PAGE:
A certain fuse “blows” if the current in it exceeds 1.0 A, at which instant the fuse melts with a current density of What is the diameter of the wire in the fuse?

Answer:

0.45 mm

Explanation:

The complete question is

a certain fuse “blows” if the current in it exceeds 1.0 A, at which instant the fuse melts with a current density of 620 A/ cm^2. What is the diameter of the wire in the fuse?

A) 0.45 mm

B) 0.63 mm

C.) 0.68 mm

D) 0.91 mm

Current in the fuse is 1.0 A

Current density of the fuse when it melts is 620 A/cm^2

Area of the wire in the fuse = I/ρ

Where I is the current through the fuse

ρ is the current density of the fuse

Area = 1/620 = 1.613 x 10^-3 cm^2

We know that 10000 cm^2 = 1 m^2, therefore,

1.613 x 10^-3 cm^2 = 1.613 x 10^-7 m^2

Recall that this area of this wire is gotten as

A = [tex]\frac{\pi d^{2} }{4}[/tex]

where d is the diameter of the wire

1.613 x 10^-7 = [tex]\frac{3.142* d^{2} }{4}[/tex]

Answer:0.45 mmExplanation:The complete question is

a certain fuse “blows” if the current in it exceeds 1.0 A, at which instant the fuse melts with a current density of 620 A/ cm^2. What is the diameter of the wire in the fuse?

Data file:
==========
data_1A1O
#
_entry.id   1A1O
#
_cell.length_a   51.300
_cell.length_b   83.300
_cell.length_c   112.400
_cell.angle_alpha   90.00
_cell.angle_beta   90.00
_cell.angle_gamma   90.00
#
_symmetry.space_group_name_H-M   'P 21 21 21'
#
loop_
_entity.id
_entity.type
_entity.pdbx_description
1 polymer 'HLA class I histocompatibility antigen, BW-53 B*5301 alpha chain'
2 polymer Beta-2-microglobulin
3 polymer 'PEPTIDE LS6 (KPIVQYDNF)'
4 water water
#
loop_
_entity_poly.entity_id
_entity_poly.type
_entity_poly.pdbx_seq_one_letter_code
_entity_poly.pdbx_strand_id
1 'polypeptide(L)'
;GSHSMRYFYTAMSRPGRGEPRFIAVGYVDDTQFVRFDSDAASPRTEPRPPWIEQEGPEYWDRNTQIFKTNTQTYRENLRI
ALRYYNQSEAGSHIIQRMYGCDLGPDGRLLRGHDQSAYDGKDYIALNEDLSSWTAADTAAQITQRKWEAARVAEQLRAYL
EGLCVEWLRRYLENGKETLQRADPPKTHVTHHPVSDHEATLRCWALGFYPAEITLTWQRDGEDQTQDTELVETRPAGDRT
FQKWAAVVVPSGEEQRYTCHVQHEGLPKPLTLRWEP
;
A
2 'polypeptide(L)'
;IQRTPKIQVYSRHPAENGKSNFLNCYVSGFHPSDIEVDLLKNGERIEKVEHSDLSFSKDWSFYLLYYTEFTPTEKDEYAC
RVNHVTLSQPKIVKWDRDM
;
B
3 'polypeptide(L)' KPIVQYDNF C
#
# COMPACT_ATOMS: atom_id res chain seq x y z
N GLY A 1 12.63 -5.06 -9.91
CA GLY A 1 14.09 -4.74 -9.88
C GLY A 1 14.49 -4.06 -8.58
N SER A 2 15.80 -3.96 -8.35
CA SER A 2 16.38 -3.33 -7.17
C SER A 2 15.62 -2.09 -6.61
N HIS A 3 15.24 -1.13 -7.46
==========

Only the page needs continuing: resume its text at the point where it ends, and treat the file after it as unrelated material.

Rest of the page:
A) 0.45 mm

B) 0.63 mm

C.) 0.68 mm

D) 0.91 mm

Current in the fuse is 1.0 A

Current density of the fuse when it melts is 620 A/cm^2

Area of the wire in the fuse = I/ρ

Where I is the current through the fuse

ρ is the current density of the fuse

Area = 1/620 = 1.613 x 10^-3 cm^2

We know that 10000 cm^2 = 1 m^2, therefore,

1.613 x 10^-3 cm^2 = 1.613 x 10^-7 m^2

Recall that this area of this wire is gotten as

A = [tex]\frac{\pi d^{2} }{4}[/tex]

where d is the diameter of the wire

1.613 x 10^-7 = [tex]\frac{3.142* d^{2} }{4}[/tex]

6.448 x 10^-7 = 3.142 x [tex]d^{2}[/tex]

[tex]d^{2}[/tex] =[tex]\sqrt{ 2.05*10^-7}[/tex]

d = 4.5 x 10^-4 m =

0.45 mm